In itself, these latitudes of orientations popular and populist prove dismissive for the more seclusive spirit who desists either majority in practice. Yu Xiao Yu spends great time in fields of nature and remote areas drawing, etching and later, painting in the attempt to depict the internal of her imaginary real while eschewing illustrative evocations of the surrounding breath of nature. It is a visceral course which is unsparing, and the artist has yet to have secured the sense of serene contemplation for a rather more angst engagement with that which occurs visually with her forceful experiments to concretize that impression internal in her chosen material & medium.
This is far from the radical dichotomy of popular iconography and symbolic gestural painting of object/subject, she incurs a more poetical license in her attempts to coalesce the domains imagined and real, we might state expressionist in nature, yet their exists traces of an indelible union which are possessed by antiquity. Apart from the syncretic derivative experiments owing to a visually evident European abstraction, we sense a lyrical quality which absorbs light, the presence of "force amateur" yet skillfully affording the silence of emptiness and employment of sombre hues, the "grey" of the spectrum experiential.
The vibrancy of a near absurd gestural act where in extreme density of oils and colour saturation converges with the sparse of line and scarcity of shadow delineates a conscientious orientation to depict the natural and contradictory real of the internal sphere of existence. The works are not belonging to the hyper-aestheticism of tradition which renders all the essence of things in a perverse dilation beyond actual cognitive recognition, nor exactly, the brusque naif superficiality of the Abstract Expressionist's mythologized by the 1960's American contemporary hemisphere. She appears to, on occasion, grasp an interim "truth" which again, at times, escapes her altogether. The sense of a random expressive force which barely trespasses on the silent and indivisible, yet one which does not precariously prey upon the vicissitudes of contemporary justification and conceptual sequester.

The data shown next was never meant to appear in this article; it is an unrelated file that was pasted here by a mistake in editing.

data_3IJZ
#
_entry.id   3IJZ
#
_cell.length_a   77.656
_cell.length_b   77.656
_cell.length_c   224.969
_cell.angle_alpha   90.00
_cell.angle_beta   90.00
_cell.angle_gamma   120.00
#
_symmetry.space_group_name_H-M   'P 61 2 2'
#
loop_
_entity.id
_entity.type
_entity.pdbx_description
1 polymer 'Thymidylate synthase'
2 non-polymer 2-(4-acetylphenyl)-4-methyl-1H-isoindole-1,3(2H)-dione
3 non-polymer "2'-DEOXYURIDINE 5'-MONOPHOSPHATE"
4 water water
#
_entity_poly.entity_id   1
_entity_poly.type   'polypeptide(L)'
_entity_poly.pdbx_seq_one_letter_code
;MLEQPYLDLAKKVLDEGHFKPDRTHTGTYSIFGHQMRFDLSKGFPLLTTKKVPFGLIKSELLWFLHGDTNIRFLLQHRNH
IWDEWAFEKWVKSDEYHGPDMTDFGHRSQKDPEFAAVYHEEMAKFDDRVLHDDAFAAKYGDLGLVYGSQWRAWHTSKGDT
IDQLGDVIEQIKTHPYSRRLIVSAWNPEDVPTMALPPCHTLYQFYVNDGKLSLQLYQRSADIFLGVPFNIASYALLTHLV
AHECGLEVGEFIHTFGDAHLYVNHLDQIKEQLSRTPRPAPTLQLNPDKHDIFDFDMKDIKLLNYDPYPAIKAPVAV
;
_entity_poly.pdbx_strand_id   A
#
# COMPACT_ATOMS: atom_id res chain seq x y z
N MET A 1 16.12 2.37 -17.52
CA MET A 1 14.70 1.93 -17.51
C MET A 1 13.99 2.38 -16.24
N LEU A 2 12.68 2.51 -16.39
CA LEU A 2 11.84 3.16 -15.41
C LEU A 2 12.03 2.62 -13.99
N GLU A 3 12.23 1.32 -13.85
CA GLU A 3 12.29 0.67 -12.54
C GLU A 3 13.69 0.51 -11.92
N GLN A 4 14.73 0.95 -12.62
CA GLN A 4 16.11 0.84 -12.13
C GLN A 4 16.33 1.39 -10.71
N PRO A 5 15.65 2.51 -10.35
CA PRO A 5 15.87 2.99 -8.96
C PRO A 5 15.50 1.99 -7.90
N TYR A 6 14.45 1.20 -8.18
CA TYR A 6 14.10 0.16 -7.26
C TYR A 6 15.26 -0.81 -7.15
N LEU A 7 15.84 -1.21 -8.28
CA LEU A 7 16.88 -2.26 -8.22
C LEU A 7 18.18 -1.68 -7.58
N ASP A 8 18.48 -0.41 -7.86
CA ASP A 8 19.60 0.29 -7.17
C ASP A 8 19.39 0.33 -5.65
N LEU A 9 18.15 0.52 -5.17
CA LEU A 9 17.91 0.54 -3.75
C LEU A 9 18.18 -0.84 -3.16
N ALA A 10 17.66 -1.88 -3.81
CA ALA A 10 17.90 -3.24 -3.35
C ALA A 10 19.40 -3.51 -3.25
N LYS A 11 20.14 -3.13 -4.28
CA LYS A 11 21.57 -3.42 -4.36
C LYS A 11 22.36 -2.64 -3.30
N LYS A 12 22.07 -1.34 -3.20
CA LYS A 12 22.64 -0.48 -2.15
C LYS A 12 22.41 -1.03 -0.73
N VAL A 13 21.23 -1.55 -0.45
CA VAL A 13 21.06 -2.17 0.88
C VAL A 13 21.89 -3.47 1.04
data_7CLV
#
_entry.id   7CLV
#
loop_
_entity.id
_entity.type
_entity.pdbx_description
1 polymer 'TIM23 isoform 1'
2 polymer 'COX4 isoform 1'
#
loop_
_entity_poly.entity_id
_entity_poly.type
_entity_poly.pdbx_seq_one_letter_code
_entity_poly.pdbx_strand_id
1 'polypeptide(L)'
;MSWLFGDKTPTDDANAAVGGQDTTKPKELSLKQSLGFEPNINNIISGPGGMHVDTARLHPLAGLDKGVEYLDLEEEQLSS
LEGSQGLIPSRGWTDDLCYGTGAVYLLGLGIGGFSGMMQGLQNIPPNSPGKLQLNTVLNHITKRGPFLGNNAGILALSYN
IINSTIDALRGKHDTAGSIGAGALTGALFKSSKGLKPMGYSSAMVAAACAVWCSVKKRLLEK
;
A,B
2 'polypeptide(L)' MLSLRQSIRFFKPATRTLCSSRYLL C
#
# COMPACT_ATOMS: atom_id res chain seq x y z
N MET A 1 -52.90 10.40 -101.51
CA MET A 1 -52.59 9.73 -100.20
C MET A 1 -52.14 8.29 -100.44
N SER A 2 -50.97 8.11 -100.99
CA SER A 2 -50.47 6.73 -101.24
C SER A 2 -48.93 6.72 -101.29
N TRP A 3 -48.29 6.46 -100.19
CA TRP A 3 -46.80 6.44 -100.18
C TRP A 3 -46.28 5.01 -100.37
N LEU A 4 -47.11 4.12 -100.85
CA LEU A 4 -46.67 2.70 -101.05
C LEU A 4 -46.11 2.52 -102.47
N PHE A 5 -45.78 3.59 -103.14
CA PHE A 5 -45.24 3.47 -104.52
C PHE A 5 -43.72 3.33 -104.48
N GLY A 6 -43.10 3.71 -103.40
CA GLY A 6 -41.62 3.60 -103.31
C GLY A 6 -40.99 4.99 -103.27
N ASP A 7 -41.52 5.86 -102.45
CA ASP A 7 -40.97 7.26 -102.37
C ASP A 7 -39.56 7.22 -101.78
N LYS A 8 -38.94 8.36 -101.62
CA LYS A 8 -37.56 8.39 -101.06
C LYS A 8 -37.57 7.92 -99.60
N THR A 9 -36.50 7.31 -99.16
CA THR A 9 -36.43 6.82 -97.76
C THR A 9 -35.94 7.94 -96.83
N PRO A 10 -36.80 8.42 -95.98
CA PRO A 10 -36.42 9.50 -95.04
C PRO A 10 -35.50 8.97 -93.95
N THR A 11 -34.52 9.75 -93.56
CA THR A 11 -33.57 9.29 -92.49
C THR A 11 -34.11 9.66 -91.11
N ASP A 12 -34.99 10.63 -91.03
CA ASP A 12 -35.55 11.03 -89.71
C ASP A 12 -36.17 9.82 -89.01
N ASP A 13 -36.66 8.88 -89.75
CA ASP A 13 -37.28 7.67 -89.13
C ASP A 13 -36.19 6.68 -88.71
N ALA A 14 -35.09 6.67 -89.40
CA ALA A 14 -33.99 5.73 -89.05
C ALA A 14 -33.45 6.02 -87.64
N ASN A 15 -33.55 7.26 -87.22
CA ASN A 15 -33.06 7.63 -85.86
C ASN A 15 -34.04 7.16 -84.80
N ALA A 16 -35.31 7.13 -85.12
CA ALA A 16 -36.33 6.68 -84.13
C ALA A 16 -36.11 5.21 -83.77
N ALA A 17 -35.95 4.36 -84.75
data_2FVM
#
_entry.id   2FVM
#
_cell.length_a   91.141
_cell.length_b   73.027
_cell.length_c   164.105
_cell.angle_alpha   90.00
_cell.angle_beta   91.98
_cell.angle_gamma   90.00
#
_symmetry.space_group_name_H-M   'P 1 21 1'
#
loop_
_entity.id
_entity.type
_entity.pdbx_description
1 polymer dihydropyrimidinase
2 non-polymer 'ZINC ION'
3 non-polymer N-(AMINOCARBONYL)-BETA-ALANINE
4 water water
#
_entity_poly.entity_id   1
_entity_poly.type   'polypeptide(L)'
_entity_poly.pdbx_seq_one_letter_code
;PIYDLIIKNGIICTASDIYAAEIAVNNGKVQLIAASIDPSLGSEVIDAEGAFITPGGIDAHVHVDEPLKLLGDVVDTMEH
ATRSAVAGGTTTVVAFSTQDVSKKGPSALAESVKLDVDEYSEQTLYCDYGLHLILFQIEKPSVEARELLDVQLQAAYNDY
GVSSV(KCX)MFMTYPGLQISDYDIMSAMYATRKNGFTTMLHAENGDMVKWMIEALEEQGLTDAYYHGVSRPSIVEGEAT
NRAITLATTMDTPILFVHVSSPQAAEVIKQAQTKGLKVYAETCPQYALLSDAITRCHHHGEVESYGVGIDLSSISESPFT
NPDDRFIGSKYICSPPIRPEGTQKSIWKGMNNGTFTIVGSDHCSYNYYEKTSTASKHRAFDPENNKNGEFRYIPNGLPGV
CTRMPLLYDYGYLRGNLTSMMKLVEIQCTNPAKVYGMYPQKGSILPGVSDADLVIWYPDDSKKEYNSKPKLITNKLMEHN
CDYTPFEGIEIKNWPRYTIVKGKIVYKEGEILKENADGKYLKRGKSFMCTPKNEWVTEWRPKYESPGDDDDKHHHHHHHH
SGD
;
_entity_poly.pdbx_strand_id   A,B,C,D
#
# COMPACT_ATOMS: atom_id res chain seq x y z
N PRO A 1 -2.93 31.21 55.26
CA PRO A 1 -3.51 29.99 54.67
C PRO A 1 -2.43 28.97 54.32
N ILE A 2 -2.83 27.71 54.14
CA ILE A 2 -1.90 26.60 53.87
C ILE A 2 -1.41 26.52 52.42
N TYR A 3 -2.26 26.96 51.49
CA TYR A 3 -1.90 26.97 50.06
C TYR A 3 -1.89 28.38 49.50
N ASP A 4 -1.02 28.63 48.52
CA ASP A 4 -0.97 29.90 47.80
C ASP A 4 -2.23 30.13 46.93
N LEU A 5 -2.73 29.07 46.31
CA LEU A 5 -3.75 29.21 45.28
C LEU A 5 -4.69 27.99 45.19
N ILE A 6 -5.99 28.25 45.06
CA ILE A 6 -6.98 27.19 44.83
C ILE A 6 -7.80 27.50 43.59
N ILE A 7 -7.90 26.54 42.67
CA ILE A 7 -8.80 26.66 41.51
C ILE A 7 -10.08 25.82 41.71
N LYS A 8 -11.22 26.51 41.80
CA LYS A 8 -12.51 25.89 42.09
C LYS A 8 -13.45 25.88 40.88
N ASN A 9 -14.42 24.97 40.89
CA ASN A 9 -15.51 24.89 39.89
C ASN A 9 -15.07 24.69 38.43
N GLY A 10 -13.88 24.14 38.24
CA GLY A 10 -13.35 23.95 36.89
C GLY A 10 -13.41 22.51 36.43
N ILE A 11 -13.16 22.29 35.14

Being young, inexpert while the course of art-historicism millennia old and the truth of nature timeless, these rare shrapnels of lucidity, in the intention of coalesce expressions of the external and internal merger of nature, imaginary or visual, demarcates a genuine spirit in an adversity to not only predominant aestheticism (to return to the facile of history) yet moreover, acts as a statement upon the extent and degree that essentialism and primacy of knowledge dominate our sensibility. An individual soul, reclusive, returns with the random of nature, beautiful or savage, with a palette impregnate with her own subjective experiments and instance of life…in themselves, if we may equate the artist as being inextricably entwined or defined by their creative impetus, juxtapositions upon our academic, pedagogical and technocratic vanity.
In an era wherein the contemporaneous exists as refractions of experiences temporal, the artist acts with the distinction of locality and singularity. Having thus recently emerged from a seminal phase of experimentation in concept and formal aspects, she has matured to the point of executing rather original paintings which prove evocative and reminiscent: in that, the artworks act evidentiary to the arduous and perhaps eternal engagement of the self, the soul with the colossal of nature. Thus, the axiomatic and theoretical is silenced, we have a raw and visceral visual attestant to experiences mundane yet spiritual, common yet exemplary in the exquisite savagery of colour and gesture. The latency of nature and the primacy of colour occasional merge in well reasoned compositions, at times conflict, yet, the quest for depictions of states external/internal may amount to nothing else, otherwise, we would witness a non-artistry given to fabulate, fiction or historical imperative. She has opted, consciously or not, to desist the formal, popular and sensational, there is no spectacle here other than an extemporal account in paint of what remains within he heart, as she naively endeavors to inscribe the momentous quality of life.
Traces symbolic, limitations defied, life crudely witnessed as transient, her works attest to the fallacious of the nominal importance of rhetorical device and imperative of historical ontology: she induces ephemeral truths and is able to pierce fabrics of time with a primal force of speculations in torrents of colour and visceral passion. The passion is drawn from the proximate of nature, rather than, proximity of theory, the theoretics of cloud, wind and elements impervious resound within her canvas. Brute, naif or spiritual, we have an artist whose successive brushstrokes prove that a visual echo is, in truth, a response of nature.
R. A. Suri